8. A lot of businesses require employees to do “training” on harassment, usually sexual harassment. If you’ve not attended any such “training” you get lectured for a couple hours, maybe more. Basically they explain what harassment is and how to report it. It’s not too bad because there is usually snacks and it’s a good time to play some angry birds or candy crush.

  9. Ryan Clark was right to say that the league needs to better define what is acceptable words and behavior in the locker room. If the NFL follows Corporate America’s Politically Correct, fear – based culture, then they had better be willing to define what is “offensive” and what is not. Maybe some sensitivity training during two -a-days…

  10. In other news, to avoid hurt feelings and disappointment, the NFL has ruled that every team will now receive a Lombardi Trophy in February, and every player in the league will receive a Super Bowl ring.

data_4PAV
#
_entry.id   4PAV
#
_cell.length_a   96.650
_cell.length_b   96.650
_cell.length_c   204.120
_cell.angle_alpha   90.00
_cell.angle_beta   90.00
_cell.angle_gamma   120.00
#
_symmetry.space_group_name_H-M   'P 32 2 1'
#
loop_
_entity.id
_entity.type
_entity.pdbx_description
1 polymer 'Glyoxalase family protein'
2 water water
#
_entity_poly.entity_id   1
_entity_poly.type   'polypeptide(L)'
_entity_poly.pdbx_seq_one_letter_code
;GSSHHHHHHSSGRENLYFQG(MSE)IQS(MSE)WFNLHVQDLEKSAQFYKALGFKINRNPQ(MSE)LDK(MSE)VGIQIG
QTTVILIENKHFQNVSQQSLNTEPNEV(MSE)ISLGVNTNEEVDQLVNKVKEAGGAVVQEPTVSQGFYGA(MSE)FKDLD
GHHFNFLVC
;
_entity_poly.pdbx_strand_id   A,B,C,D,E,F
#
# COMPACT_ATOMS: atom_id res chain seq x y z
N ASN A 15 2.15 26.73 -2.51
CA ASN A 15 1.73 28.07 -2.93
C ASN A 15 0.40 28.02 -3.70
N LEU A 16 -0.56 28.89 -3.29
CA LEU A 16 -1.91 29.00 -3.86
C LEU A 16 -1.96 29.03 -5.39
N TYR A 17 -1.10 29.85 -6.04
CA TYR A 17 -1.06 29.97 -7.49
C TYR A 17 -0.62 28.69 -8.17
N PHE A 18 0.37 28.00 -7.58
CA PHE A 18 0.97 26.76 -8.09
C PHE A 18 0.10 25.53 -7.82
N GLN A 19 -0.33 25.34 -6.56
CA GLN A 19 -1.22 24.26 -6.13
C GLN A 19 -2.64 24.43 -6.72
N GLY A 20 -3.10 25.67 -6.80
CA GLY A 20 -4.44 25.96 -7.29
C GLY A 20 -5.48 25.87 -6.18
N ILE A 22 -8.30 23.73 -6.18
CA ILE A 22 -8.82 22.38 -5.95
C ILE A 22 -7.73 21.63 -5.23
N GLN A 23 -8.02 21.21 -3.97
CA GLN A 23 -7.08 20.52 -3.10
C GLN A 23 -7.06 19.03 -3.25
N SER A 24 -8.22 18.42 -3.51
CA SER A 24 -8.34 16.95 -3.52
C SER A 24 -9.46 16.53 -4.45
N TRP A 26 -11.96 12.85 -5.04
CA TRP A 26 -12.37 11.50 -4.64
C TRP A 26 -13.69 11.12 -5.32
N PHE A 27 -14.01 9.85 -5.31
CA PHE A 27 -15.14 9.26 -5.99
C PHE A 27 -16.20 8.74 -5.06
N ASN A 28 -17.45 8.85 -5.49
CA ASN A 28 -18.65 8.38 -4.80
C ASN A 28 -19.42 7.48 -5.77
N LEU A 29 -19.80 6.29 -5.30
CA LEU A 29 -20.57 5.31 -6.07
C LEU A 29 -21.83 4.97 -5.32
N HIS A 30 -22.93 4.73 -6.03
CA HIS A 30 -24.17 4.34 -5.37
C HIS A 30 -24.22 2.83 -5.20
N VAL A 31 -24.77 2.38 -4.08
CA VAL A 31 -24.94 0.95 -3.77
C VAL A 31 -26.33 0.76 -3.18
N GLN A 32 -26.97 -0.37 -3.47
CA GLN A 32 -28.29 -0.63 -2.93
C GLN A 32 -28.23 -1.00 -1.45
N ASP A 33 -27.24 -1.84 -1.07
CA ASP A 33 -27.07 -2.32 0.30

11. Jonathan Swift’s version of Gulliver’s Travels was a political satire and ruffled some feathers that probably deserved to be yanked.

    It sounds like the NFL version will do much the same.

  12. Stop treating them like boys, if there is ever a problem in the locker room they will sort it out, they’re men. This league sometimes pisses me off.

  13. Just put tampon dispensers in the locker rooms. Can’t let a few girls ruin a game for men.

  14. I would be shocked if we ever see a “good” player file a bullying complaint. Martin’s lackluster play did nothing to help him fight for a spot on the Dolphin’s squad, or change his peer’s minds about him. He was soft, but even worse, he played soft.

  15. This is exactly what bugs me about the whole Jonathon Martin affair: the dumb act the NFL is playing as if they were totally ignorant of behavior similar to (although possibly not as bad as) what occurred in the ‘Phins locker room. This amnesia despite yearly stories that treated rookie hazing as if it were part of the process of team bonding. They could have formulated policies a long time ago that drew clear cut boundaries between acceptable and unacceptable behavior, but they did not.

  16. C’mon guys. Let’s all sit in a circle (crisscross applesauce style), hold hands and sing “let there be peace on earth”.